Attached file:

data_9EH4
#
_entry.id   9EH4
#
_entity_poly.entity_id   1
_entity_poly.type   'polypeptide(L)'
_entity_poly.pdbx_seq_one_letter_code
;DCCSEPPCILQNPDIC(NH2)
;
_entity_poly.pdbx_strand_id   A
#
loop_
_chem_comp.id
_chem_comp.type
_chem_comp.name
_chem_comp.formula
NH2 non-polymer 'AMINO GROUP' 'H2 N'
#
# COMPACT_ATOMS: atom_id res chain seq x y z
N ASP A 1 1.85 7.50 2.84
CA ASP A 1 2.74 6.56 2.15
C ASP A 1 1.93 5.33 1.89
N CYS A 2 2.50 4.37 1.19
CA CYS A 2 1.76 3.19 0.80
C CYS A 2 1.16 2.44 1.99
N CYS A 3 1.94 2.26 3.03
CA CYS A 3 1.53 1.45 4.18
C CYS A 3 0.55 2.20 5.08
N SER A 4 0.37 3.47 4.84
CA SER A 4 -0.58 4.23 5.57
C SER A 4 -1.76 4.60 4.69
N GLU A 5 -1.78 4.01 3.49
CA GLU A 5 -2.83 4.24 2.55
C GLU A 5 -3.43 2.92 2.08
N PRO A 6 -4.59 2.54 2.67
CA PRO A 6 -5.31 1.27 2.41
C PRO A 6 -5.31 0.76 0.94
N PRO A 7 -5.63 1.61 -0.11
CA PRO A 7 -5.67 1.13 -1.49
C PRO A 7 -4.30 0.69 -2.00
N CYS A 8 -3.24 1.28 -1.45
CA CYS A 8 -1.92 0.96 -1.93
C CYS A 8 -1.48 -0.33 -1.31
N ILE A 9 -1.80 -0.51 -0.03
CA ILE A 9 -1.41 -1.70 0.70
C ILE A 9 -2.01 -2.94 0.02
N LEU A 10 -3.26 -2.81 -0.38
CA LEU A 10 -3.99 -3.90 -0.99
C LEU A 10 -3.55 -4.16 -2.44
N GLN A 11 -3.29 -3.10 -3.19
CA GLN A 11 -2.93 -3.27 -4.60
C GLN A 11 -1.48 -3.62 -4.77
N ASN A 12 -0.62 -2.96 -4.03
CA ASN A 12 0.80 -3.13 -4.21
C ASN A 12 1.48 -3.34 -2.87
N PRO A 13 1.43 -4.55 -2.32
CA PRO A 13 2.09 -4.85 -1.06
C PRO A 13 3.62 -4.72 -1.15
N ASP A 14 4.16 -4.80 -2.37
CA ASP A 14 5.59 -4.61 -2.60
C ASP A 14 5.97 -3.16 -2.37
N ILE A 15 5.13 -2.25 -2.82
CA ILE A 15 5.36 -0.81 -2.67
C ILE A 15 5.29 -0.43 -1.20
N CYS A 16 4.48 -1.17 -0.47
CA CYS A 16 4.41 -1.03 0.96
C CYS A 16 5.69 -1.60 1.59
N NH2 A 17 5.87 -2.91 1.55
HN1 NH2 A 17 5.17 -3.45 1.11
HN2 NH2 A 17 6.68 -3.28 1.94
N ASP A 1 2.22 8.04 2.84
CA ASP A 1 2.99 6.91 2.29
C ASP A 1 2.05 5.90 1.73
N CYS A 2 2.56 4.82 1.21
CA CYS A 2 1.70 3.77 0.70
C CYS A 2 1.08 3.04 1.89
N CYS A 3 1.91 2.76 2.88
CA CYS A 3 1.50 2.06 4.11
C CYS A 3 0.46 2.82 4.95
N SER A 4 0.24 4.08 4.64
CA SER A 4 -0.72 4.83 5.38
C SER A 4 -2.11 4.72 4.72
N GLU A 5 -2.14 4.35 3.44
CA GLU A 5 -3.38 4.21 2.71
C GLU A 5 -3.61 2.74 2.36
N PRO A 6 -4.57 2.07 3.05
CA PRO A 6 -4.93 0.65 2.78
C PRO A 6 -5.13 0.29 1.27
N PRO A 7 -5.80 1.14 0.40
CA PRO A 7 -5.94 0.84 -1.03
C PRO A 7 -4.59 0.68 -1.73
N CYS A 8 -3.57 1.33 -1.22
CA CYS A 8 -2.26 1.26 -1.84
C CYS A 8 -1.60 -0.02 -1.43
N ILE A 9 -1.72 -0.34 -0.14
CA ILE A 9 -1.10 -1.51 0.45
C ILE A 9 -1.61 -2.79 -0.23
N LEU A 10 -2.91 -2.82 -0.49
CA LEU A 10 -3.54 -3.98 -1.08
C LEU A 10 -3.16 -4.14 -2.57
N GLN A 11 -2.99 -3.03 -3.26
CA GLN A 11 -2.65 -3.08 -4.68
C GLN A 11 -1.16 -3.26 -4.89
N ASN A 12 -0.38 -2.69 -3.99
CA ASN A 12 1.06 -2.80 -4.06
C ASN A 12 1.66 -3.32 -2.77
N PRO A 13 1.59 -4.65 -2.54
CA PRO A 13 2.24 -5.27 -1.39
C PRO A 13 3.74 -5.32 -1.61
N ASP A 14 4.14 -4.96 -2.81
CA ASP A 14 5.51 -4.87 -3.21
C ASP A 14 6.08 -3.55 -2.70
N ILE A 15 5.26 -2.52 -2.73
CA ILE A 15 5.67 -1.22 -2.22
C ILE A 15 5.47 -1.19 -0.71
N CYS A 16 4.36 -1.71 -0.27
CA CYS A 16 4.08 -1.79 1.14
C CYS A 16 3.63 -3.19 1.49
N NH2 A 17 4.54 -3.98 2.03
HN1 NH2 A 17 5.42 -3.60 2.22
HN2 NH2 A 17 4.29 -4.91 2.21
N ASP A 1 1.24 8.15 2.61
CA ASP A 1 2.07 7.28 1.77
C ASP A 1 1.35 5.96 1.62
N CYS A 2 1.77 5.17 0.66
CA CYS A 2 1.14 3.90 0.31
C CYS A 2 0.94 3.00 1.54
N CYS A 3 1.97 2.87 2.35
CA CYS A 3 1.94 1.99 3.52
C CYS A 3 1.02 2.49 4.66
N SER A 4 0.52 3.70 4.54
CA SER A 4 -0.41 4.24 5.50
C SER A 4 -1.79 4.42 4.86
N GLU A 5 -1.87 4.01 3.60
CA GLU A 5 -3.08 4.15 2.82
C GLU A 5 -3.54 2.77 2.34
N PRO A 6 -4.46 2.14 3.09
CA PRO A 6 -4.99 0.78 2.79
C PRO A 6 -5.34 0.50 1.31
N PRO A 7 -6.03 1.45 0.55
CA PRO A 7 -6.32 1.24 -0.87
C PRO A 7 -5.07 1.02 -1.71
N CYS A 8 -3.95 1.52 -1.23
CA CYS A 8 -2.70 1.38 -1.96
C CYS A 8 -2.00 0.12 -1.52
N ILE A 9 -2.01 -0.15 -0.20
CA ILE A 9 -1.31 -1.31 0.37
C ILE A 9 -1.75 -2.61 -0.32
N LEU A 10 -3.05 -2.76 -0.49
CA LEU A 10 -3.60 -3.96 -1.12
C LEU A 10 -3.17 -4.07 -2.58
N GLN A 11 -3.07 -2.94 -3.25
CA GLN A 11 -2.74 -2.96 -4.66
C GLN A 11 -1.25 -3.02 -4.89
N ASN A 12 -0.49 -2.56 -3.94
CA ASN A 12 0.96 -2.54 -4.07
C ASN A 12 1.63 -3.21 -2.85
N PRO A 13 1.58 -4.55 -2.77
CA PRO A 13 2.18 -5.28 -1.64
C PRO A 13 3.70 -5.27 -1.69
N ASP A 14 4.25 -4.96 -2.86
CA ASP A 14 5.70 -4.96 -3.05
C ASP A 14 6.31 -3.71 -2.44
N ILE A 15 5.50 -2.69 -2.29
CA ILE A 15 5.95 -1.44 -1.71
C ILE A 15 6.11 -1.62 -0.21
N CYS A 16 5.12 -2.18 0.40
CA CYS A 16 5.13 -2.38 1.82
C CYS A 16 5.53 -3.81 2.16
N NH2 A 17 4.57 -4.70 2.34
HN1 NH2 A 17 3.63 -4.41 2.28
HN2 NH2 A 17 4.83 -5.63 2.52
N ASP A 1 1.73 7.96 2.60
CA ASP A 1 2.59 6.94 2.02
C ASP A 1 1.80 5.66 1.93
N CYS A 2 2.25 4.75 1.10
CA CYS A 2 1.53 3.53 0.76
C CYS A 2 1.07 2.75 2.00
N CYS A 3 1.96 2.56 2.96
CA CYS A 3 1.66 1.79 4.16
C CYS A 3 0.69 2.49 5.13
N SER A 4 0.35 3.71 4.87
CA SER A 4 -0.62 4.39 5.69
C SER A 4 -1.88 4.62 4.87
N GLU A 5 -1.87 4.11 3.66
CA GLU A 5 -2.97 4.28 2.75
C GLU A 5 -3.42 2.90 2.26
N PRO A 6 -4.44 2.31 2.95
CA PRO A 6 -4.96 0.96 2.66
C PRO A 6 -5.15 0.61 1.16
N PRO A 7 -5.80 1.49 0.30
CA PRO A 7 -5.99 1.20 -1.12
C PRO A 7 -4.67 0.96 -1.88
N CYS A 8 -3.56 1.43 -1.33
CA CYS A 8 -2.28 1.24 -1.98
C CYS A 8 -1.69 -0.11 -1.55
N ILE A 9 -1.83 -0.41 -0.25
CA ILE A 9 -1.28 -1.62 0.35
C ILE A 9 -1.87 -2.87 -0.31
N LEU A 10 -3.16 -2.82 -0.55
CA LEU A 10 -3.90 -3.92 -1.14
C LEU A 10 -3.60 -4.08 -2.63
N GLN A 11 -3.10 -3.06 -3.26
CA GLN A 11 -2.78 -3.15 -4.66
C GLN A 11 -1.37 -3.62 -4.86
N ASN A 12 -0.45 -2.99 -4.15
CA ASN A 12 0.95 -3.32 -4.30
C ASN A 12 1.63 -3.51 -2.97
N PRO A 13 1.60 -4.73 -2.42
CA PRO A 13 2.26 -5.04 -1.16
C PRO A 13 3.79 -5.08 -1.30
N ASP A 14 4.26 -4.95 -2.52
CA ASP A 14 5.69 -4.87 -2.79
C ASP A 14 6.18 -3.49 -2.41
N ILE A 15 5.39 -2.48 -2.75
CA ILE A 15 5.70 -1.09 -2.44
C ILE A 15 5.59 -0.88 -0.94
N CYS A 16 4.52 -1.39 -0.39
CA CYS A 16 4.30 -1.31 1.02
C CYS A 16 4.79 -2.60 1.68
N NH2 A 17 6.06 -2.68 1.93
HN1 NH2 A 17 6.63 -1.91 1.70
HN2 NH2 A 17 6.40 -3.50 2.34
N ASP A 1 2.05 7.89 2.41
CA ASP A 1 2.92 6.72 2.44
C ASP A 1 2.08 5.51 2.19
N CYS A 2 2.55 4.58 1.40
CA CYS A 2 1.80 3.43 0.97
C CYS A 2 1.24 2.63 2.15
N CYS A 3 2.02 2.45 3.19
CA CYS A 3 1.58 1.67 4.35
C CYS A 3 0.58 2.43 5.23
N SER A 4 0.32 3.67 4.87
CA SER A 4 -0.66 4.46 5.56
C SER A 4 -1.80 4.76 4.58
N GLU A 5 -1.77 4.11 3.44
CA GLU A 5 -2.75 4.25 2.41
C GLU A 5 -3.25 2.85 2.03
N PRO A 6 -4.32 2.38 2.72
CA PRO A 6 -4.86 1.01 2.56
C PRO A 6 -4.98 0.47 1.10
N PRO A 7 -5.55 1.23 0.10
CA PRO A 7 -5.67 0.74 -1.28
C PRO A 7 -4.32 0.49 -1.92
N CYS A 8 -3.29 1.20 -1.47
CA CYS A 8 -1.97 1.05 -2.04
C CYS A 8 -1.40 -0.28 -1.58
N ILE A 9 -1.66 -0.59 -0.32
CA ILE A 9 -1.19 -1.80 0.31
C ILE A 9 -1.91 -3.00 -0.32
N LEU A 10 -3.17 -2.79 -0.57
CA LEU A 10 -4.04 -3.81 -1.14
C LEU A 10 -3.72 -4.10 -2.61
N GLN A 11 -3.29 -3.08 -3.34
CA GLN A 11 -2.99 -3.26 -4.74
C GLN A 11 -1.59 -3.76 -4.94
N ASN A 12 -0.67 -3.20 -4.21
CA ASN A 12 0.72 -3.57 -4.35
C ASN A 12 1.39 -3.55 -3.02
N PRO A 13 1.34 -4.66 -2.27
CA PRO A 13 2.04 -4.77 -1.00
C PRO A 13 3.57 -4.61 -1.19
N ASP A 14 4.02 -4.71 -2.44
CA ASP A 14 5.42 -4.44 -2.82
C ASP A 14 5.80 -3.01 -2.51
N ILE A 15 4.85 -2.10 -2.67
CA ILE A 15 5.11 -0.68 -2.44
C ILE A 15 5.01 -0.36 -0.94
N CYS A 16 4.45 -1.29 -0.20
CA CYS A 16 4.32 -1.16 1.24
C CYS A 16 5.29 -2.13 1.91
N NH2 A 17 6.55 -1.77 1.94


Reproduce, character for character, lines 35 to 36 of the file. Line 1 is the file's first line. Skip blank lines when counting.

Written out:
N PRO A 6 -4.59 2.54 2.67
CA PRO A 6 -5.31 1.27 2.41